See this from Ovid Fasti (as inserted by Orberg into Cap XLI of LLPSI.
Silvia Vestalis caelestia semina partu
ediderat, patruo regna tenente suo.
Is iubet auferri pueros et in amne necari -
'quid facis? ex istis Romulus alter erit!'
Iussa recusantes peragunt lacrimosa ministri,
flent, tamen et geminos in loca sola ferunt.
I'm having trouble with the line:
'quid facis? ex istis Romulus alter erit!' Orberg's notes offer the following help: ['quid facis?' Amulio dicitur]
- so is he saying that this is a quote from Amulius (abl) or something that is said to Amulius (dat)
I have looked at two translations of this and neither has this in quotes and neither ascribes this line to Amulius. One seems to suggest it is the narrator speaking to Amulius.
The first translation has:
What was he doing? One of the two was Romulus.
-this translation is by A. S. Kline and doesn't dramatise the text.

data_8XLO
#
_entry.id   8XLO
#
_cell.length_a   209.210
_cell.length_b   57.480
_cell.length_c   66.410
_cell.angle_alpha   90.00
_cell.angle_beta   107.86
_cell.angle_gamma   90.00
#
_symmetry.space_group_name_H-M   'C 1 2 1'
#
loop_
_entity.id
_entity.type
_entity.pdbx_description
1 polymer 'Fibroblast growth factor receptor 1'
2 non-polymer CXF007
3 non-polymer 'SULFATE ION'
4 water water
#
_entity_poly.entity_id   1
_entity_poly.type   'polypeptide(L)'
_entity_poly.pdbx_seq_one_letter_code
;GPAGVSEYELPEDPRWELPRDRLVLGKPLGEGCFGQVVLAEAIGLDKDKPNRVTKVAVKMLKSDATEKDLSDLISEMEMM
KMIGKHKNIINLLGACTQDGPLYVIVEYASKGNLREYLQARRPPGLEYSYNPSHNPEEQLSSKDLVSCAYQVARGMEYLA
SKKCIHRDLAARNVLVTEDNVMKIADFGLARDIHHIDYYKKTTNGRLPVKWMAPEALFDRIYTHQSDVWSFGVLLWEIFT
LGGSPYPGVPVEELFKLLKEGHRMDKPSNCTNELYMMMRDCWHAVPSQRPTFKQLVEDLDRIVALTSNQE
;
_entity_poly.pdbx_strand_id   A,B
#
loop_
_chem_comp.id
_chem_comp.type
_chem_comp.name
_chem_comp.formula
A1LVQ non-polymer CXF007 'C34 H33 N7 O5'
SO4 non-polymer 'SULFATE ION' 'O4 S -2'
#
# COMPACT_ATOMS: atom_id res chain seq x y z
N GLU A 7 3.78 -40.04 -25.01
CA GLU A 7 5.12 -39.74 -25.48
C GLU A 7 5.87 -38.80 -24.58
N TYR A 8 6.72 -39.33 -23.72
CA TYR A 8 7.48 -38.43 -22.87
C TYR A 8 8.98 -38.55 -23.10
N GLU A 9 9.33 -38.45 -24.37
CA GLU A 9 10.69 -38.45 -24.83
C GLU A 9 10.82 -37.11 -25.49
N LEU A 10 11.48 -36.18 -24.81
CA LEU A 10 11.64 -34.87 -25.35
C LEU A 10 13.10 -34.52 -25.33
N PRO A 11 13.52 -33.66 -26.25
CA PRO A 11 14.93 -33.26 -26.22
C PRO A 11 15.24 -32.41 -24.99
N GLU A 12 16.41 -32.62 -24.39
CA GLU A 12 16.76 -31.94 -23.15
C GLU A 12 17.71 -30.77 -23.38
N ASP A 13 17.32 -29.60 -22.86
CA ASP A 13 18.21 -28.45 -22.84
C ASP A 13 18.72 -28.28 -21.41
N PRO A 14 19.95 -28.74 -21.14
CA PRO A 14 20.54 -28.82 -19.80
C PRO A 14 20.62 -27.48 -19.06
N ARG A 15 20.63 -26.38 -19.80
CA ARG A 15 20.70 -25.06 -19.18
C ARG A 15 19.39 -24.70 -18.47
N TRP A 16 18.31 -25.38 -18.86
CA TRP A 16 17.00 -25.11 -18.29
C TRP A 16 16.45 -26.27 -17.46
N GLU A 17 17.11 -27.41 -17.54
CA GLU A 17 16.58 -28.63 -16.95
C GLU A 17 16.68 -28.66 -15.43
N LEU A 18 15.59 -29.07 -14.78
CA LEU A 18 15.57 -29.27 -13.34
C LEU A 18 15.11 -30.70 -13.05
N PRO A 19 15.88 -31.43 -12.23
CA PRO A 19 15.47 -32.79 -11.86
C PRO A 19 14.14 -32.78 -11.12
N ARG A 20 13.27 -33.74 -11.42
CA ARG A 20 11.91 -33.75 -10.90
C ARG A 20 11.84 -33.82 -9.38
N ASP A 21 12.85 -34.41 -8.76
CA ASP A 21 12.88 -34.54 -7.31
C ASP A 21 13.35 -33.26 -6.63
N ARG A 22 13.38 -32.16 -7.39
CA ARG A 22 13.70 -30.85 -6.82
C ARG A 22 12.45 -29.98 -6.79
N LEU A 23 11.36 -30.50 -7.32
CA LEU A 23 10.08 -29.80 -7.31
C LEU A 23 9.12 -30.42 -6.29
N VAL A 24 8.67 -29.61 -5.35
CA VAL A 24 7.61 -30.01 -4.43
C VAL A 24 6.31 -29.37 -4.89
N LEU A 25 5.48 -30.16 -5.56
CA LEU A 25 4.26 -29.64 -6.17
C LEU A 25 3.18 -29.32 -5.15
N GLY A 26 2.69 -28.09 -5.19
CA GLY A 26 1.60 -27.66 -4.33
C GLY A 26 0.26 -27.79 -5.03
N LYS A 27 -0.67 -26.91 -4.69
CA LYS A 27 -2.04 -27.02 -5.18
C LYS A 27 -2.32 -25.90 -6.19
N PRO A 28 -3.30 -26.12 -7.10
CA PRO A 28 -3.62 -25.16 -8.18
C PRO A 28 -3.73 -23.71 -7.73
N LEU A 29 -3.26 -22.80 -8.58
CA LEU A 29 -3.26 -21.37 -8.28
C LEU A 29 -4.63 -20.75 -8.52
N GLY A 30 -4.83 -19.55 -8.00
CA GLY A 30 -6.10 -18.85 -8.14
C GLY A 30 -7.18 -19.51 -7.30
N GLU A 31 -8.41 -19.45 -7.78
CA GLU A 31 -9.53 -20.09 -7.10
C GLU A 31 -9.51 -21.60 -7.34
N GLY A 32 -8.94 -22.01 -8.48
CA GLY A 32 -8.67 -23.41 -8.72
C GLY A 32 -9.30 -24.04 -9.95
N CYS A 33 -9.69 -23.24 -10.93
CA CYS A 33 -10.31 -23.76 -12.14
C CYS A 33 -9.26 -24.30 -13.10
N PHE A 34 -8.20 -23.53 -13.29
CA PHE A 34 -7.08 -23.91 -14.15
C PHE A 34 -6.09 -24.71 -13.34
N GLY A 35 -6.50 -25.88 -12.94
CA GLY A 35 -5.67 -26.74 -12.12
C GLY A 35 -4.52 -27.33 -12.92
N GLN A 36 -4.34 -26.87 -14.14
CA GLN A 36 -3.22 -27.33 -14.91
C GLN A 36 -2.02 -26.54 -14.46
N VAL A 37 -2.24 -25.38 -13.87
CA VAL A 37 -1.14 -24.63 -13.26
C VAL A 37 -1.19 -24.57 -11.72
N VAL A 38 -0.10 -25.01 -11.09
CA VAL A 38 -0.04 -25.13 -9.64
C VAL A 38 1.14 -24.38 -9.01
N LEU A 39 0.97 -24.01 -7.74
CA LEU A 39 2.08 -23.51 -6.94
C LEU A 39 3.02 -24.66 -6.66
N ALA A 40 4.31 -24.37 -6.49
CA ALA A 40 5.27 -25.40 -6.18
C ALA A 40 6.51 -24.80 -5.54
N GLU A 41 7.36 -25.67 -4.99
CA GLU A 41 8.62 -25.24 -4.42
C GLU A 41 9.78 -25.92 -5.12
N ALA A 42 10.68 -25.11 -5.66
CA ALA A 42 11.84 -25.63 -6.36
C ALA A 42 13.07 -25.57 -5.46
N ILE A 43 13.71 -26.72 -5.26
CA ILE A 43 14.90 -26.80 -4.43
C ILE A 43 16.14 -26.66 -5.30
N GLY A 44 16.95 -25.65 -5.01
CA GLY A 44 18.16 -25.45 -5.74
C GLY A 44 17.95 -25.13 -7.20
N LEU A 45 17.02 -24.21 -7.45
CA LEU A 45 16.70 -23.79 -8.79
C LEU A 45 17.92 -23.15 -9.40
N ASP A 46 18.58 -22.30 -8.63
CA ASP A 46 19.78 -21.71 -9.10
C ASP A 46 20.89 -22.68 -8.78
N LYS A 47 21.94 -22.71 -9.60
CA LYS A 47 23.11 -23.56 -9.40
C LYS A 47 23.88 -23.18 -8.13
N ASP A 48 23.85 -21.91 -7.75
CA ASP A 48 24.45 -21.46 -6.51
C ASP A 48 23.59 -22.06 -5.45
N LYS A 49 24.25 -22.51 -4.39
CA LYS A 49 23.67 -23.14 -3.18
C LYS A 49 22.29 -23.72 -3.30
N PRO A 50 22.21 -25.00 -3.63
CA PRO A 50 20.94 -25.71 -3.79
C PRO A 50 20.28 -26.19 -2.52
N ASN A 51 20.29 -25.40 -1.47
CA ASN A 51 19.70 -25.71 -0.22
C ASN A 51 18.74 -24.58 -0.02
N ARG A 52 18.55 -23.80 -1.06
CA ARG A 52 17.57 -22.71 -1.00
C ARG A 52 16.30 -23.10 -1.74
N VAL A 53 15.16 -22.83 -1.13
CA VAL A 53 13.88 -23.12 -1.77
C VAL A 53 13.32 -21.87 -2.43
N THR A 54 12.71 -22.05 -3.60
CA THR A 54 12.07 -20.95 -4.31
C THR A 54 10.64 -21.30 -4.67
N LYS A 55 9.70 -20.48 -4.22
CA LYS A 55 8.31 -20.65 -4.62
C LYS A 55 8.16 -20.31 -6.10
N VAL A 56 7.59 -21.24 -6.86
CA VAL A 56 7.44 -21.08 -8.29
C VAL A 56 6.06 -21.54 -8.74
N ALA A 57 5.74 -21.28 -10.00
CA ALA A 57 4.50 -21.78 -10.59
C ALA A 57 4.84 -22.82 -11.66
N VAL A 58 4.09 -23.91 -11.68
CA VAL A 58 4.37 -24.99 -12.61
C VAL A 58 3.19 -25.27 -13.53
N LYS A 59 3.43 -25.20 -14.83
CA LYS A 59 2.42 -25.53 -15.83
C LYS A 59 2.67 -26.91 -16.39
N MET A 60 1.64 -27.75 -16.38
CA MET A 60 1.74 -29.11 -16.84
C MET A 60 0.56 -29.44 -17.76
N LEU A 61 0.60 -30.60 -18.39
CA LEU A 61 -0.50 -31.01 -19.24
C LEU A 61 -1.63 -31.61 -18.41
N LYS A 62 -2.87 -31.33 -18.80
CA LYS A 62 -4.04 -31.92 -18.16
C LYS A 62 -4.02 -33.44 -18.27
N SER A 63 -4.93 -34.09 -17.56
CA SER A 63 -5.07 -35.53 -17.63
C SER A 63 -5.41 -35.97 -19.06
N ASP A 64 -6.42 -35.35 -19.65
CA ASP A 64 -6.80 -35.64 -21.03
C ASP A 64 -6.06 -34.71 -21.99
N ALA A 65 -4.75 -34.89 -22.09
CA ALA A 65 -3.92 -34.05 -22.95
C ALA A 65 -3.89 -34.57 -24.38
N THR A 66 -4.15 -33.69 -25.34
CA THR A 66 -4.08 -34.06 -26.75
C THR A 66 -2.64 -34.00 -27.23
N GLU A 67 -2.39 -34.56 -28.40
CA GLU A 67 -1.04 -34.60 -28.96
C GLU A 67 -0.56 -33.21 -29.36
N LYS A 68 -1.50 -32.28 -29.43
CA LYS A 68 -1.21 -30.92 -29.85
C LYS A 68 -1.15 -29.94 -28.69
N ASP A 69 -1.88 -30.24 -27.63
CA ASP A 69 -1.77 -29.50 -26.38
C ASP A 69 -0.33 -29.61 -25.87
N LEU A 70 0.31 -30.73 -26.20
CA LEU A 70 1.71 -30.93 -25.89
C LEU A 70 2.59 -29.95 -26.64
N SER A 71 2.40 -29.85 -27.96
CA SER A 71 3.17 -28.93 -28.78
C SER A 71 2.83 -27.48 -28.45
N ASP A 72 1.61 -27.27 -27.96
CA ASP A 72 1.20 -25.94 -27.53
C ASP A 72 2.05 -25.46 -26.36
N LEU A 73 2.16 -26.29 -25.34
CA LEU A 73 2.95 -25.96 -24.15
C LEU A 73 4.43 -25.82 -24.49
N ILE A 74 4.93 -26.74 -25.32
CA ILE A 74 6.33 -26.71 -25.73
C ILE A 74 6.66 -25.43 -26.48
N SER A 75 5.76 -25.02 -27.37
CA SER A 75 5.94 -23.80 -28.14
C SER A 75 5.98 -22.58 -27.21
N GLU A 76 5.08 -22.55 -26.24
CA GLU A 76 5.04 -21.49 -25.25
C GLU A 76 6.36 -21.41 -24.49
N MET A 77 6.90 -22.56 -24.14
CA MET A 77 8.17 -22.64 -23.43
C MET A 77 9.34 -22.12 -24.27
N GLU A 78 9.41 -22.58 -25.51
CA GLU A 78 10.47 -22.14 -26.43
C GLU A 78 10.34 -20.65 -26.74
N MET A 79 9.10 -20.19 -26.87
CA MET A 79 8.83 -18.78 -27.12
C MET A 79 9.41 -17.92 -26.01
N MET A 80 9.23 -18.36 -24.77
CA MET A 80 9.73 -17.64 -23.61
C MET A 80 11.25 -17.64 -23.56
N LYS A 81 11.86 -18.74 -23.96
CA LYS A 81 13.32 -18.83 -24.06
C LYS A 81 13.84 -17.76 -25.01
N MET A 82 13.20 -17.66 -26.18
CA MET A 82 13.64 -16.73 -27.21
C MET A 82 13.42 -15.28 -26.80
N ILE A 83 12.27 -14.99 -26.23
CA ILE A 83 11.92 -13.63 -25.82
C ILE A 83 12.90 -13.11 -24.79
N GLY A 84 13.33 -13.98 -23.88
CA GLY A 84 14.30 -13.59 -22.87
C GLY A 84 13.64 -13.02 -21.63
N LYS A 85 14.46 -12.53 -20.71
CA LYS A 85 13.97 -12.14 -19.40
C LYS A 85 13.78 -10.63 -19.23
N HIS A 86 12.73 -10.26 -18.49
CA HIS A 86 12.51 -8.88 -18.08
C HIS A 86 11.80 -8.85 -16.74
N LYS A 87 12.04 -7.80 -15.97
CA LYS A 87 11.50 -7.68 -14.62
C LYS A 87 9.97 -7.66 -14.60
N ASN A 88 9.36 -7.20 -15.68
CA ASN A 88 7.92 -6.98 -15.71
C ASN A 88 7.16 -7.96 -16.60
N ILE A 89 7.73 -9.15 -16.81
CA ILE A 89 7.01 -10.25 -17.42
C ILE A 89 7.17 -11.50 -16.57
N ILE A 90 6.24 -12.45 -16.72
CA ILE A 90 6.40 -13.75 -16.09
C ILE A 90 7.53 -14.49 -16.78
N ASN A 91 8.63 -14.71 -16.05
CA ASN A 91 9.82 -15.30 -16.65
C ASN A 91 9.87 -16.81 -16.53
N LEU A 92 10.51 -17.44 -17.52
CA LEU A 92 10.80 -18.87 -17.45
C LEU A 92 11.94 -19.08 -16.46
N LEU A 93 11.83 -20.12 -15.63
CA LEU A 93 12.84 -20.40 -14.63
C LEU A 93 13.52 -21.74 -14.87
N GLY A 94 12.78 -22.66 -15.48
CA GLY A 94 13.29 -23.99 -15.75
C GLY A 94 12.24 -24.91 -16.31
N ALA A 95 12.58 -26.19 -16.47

- it seems to be a simple explanation.
Then we have
Rash man ! one of those babes will yet be Romulus.
- the second translation is by James George Fraser which does appear to do this.
So 'Quid facis' is a sort of dramatic interjections which in English could be like coming upon somone doing something terrible and crying out 'What are you doing?'.
I'm inclined to translate it as:
What is it that you do? one of these will be Romulus.
It's the narrator speaking and he's reminding the audience / reader that this is an important, yet terrible act.
I'd be grateful for any guidance.